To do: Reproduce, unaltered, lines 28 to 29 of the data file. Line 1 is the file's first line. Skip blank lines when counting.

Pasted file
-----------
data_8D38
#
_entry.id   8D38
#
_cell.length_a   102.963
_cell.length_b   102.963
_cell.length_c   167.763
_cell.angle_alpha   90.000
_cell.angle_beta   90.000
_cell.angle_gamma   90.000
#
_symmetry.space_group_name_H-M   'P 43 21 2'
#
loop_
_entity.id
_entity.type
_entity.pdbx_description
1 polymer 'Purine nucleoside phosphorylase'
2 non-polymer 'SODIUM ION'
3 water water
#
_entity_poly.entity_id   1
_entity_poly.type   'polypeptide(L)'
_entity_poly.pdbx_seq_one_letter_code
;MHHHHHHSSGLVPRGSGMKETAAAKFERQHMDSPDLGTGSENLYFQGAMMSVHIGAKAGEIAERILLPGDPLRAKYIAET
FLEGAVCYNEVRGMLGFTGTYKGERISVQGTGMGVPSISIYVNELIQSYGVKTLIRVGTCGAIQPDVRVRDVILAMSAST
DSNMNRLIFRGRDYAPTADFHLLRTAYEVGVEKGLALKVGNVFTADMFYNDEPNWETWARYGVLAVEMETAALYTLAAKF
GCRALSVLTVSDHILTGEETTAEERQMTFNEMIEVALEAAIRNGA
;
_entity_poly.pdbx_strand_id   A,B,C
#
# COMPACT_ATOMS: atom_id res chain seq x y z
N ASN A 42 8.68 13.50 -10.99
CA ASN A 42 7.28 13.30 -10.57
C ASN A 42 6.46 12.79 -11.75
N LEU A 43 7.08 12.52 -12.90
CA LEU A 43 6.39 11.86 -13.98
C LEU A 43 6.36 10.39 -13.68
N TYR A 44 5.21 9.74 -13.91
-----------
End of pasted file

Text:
GCRALSVLTVSDHILTGEETTAEERQMTFNEMIEVALEAAIRNGA
;